Stoddart Mechanostereochemistry Group

 

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The Next Generation of Switchable Rotaxanes for Nanoelectronics

In recent years, developments in the area of mechanically interlocked molecules designed to act as artificial molecular switches and machines have proceeded apace. The potential applications of these molecules varies widely and includes nanoelectronics and nanoelectromechanical devices. Many different control stimuli have also been demonstrated, including light, electricity and chemicals.

One of the most prolific mechanically-interlocked systems to be incorporated into nano-devices is based on the donor-acceptor interaction between an electron-poor tetracationic cyclophane (CBPQT4+) and two electron-rich aromatic unitstetrathiafulvalene (TTF) and a dioxynaphthalene (DNP). Bistable [2]catenanestwo mechanically interlocked ringsand bistable [2]rotaxanesa ring mechanically trapped on a dumbbell shaped componentconstructed using this recognition motif have been incorporated into molecular switch tunnel junctions (MSTJs) and shown to switch reversibly between high and low conductivity states by application of a bias across the junction. A working 64-bit memory was assembled (ChemPhysChem, 2002, 3, 519-525) using this technology and at least 56 bits shown to operate.

One of the consequences of the four positive charges carried by the electron-poor cyclophane component of this recognition motif is the presence of four anions to counterbalance the charge. In condensed phases, such as in a MSTJ device, these counterions may induce drag on the cyclophane component and limit the accessible switching speeds. In addition, these counterions can exchange with other anions present in the processing steps for device assembly, leading to a degree of uncertainty regarding the final composition of the molecular monolayer. Thus, it was desired to design and synthesize neutral equivalents.

The Stoddart group in collaboration with the Sanders group at the University of Cambridge in the UK, and the Balzani group in Bologna have investigated the feasibility of incorporating uncharged recognition motif into bistable [2]rotaxanes. The Cambridge group has worked for many years on a neutral recognition motif, where a electron-rich crown ether ring (1/5DNP38C10) is paired with two electron-poor aromatic unitspyromellitic diimide (PmI) and naphtho-diimide (NpI).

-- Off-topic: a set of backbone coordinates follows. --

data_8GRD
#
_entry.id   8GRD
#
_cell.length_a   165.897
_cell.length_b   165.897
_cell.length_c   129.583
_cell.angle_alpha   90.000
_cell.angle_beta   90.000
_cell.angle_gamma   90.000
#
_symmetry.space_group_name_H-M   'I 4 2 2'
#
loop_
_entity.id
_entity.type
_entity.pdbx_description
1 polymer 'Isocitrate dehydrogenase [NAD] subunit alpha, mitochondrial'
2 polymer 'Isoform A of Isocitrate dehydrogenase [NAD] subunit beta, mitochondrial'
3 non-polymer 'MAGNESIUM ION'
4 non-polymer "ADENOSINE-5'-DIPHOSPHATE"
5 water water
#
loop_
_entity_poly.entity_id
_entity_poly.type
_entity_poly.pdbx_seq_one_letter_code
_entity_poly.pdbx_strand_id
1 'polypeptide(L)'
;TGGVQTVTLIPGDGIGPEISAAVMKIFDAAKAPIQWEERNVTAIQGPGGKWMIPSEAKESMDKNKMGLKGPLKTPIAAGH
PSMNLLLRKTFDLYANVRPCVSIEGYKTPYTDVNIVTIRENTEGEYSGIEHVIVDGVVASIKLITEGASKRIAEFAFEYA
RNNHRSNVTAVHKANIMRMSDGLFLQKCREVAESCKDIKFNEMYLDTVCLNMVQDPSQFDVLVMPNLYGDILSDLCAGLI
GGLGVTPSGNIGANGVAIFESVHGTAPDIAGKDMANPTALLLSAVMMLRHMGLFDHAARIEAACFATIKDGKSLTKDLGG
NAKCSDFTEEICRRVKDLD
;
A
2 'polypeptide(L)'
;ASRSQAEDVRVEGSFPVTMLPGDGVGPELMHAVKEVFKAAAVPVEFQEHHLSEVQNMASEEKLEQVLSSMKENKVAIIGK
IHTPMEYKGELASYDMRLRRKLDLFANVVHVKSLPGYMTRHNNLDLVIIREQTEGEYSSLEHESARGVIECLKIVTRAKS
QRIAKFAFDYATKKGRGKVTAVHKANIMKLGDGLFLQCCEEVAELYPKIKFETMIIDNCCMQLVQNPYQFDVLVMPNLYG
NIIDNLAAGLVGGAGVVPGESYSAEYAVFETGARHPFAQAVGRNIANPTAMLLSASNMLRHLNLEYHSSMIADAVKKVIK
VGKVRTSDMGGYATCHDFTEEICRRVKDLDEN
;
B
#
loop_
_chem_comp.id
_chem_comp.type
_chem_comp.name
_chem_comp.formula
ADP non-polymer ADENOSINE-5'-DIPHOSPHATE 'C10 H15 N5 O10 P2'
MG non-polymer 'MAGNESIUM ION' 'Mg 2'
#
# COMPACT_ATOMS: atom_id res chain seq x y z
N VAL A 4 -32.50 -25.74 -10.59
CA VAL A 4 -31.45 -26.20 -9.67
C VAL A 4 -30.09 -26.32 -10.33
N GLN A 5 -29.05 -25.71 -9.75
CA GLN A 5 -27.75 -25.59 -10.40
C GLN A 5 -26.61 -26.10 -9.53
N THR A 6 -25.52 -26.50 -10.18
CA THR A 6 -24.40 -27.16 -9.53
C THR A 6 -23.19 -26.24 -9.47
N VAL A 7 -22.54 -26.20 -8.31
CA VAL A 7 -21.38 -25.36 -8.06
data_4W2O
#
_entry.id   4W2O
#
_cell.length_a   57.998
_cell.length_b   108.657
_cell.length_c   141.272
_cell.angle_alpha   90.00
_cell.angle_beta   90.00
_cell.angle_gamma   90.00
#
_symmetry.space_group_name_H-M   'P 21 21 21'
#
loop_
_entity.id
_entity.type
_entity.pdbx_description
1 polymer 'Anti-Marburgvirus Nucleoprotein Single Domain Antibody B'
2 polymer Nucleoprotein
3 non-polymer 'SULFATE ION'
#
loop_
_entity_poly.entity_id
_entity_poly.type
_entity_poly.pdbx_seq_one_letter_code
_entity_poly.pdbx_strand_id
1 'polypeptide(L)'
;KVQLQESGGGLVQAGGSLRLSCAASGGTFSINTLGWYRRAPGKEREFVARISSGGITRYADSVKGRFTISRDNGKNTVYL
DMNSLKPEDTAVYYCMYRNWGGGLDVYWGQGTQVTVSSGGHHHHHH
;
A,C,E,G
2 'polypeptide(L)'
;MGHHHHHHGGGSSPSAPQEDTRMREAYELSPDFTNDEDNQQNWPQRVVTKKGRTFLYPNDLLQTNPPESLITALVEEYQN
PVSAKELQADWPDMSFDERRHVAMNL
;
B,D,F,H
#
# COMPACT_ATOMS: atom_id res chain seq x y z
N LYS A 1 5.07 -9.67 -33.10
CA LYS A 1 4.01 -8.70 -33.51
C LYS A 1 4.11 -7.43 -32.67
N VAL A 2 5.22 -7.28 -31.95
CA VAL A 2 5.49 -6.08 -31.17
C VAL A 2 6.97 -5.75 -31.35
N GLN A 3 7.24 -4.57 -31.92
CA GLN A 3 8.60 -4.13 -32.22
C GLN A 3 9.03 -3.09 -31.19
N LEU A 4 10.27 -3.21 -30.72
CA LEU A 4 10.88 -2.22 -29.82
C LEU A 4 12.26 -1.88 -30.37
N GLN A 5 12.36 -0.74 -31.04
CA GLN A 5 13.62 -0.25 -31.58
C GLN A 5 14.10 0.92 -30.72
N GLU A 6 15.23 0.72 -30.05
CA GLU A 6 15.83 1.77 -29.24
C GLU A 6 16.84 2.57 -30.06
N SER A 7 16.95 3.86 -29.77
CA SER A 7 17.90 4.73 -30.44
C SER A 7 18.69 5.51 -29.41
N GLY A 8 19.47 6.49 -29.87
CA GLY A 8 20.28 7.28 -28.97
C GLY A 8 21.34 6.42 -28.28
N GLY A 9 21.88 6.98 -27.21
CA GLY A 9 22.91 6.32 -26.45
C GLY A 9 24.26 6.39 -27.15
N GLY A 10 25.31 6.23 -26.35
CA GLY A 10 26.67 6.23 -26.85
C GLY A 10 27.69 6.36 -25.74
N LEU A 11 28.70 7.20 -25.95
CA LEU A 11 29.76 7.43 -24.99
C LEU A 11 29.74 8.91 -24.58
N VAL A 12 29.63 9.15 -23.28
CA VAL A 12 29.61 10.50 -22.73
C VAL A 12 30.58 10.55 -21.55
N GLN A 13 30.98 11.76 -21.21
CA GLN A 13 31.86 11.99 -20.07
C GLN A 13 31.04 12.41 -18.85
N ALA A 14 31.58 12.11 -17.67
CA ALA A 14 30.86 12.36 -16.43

Several [2]rotaxanes (Box) have since been synthesized (J. Am. Chem. Soc. 2004, 126, 9884-9885), including model compounds and bistable ones, and their properties investigated. Kinetic and thermodynamic parameters for the relevant mechanical motions were determined in order to facilitate optimization of the molecular design. In addition, both the chemical and electrochemical control mechanisms have been shown (Chem. Eur. J. 2004, 10, 6375-6392) to operate effectively in the bistable neutral [2]rotaxanes.

The speed with which this new system has been developed simply could not have been achieved without the knowledge of all those involved. The importance of this type of collaboration is expected to become even more important as the various components used to assemble nano-devices become ever more complex.

 

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